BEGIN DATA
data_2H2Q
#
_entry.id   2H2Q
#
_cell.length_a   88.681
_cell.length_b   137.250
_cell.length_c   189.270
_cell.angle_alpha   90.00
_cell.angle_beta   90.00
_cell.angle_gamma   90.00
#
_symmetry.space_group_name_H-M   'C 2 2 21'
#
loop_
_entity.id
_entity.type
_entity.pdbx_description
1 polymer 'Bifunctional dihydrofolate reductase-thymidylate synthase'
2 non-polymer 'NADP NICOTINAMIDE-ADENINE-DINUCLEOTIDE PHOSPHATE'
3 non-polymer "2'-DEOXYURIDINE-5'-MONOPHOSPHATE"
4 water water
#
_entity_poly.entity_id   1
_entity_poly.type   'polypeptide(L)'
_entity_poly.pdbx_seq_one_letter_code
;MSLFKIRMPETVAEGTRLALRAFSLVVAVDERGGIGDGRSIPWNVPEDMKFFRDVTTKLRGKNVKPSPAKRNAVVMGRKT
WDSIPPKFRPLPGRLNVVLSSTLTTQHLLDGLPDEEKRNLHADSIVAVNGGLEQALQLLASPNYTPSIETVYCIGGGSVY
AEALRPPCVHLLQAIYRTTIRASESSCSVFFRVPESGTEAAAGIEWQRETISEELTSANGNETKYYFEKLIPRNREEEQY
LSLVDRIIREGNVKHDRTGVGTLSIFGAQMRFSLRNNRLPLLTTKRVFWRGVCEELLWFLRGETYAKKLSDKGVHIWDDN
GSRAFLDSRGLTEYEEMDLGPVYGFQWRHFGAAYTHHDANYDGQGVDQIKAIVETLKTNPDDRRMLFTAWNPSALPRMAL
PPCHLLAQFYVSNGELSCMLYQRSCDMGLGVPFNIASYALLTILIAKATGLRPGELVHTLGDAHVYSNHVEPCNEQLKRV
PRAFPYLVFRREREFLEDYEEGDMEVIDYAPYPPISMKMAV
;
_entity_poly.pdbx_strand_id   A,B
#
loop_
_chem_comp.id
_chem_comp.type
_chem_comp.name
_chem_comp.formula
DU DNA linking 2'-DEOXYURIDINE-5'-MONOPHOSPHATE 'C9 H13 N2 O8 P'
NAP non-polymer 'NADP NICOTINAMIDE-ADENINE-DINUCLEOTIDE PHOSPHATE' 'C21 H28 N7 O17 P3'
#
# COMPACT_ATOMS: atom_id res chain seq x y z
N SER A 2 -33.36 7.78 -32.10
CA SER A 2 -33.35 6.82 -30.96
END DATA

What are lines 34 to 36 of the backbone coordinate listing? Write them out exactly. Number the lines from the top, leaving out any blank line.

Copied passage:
_entity_poly.pdbx_strand_id   A,B
#
loop_